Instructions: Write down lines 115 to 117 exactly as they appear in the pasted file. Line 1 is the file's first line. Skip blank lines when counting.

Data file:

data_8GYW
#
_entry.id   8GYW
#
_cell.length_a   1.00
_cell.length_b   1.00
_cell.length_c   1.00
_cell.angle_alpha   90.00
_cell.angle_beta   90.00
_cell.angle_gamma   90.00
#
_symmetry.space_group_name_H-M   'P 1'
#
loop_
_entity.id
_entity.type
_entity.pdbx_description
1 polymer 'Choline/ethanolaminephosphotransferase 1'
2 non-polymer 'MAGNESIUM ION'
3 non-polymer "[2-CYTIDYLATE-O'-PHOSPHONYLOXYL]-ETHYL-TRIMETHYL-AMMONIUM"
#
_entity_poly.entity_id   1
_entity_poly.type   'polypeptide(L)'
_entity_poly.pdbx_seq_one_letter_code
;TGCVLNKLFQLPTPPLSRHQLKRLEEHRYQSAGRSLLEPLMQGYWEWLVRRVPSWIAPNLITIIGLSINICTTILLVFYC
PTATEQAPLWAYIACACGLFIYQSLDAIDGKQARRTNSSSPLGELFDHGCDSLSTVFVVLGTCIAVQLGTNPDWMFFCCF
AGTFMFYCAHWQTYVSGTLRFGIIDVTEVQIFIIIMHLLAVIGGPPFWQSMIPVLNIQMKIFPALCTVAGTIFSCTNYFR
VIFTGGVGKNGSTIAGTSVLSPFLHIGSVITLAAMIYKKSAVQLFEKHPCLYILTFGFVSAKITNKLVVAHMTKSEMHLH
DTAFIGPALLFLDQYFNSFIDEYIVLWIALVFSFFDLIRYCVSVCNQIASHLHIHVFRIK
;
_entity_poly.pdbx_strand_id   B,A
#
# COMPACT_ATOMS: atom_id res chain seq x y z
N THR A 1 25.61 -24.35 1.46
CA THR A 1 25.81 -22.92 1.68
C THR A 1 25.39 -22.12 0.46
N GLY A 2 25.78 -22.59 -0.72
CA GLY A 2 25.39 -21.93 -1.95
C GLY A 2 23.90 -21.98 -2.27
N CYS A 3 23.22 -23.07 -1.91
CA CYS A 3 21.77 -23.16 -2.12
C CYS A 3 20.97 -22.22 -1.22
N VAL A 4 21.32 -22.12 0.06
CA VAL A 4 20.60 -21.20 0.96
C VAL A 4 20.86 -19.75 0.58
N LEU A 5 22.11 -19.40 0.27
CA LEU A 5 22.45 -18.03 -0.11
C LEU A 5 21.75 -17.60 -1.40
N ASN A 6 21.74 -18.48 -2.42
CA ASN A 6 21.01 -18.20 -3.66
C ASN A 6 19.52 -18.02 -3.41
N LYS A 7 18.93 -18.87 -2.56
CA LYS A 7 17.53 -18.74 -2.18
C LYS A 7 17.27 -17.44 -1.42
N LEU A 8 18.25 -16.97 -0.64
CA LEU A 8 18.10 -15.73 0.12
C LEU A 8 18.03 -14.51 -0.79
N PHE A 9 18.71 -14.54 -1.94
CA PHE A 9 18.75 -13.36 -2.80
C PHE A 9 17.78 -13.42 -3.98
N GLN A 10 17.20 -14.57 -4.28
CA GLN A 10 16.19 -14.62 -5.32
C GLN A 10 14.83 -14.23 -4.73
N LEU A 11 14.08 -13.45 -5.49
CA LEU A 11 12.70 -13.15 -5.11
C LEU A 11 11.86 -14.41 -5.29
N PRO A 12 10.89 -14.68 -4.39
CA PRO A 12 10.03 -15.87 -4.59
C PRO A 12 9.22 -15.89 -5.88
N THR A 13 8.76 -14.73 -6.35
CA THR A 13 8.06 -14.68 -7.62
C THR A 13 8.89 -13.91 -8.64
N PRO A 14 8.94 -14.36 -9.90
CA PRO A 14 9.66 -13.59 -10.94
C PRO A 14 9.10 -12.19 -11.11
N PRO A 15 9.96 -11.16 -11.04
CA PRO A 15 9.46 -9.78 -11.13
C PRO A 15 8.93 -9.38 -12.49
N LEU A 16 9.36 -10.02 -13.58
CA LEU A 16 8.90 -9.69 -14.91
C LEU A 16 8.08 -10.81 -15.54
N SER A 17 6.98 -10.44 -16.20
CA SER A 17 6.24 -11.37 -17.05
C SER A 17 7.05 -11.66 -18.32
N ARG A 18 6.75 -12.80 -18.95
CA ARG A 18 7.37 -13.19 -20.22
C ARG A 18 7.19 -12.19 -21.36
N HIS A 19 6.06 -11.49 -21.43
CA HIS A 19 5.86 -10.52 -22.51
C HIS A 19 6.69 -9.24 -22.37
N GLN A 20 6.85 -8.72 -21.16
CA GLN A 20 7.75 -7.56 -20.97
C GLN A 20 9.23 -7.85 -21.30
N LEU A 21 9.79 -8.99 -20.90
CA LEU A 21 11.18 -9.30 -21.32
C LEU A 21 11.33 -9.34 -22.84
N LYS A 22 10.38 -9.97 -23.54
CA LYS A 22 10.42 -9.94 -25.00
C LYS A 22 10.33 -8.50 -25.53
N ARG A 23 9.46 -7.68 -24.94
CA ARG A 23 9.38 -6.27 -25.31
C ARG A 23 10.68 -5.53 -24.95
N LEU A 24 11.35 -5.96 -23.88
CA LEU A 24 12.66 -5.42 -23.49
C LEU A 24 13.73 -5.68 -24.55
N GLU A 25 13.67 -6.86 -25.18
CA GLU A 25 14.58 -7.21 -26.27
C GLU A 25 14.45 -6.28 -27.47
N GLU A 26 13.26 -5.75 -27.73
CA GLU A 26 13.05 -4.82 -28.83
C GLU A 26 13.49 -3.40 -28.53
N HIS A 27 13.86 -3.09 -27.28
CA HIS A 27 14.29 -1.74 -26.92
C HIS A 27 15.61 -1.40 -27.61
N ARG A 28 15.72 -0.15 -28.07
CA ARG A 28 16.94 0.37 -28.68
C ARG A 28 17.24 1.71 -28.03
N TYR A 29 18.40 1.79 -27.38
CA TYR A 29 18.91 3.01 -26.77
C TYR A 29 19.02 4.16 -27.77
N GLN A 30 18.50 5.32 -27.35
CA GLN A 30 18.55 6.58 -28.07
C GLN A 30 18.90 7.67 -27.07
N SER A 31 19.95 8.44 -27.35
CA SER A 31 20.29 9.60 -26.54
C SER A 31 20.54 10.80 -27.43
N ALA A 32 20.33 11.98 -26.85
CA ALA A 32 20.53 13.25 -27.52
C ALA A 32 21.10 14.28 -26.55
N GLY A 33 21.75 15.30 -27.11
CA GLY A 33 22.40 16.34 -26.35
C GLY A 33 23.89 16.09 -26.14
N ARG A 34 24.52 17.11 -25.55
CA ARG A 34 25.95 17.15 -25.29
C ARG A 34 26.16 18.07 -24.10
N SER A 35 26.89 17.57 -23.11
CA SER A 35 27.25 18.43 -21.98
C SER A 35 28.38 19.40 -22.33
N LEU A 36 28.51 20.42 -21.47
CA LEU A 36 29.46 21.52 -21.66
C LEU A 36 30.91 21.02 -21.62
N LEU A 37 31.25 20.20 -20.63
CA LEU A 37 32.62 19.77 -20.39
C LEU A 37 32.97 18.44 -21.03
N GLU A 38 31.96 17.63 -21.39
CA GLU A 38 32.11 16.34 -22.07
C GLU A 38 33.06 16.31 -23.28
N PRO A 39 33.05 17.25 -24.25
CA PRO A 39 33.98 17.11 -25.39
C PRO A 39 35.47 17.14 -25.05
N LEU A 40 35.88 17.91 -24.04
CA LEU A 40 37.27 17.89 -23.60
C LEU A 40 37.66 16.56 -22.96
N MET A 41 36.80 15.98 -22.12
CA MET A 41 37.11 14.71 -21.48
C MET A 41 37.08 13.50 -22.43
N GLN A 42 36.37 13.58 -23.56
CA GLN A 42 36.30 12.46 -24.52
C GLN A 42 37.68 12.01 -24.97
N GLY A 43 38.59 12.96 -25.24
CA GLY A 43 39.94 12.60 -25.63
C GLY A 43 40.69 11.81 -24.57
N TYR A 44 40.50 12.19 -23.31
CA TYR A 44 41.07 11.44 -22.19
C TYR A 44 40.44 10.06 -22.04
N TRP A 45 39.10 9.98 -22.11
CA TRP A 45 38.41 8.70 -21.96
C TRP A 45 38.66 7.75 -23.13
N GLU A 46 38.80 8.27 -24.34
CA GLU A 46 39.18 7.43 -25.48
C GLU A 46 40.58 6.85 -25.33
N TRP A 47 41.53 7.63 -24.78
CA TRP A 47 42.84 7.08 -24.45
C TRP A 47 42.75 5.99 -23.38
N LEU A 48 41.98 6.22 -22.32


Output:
N ARG A 28 15.72 -0.15 -28.07
CA ARG A 28 16.94 0.37 -28.68
C ARG A 28 17.24 1.71 -28.03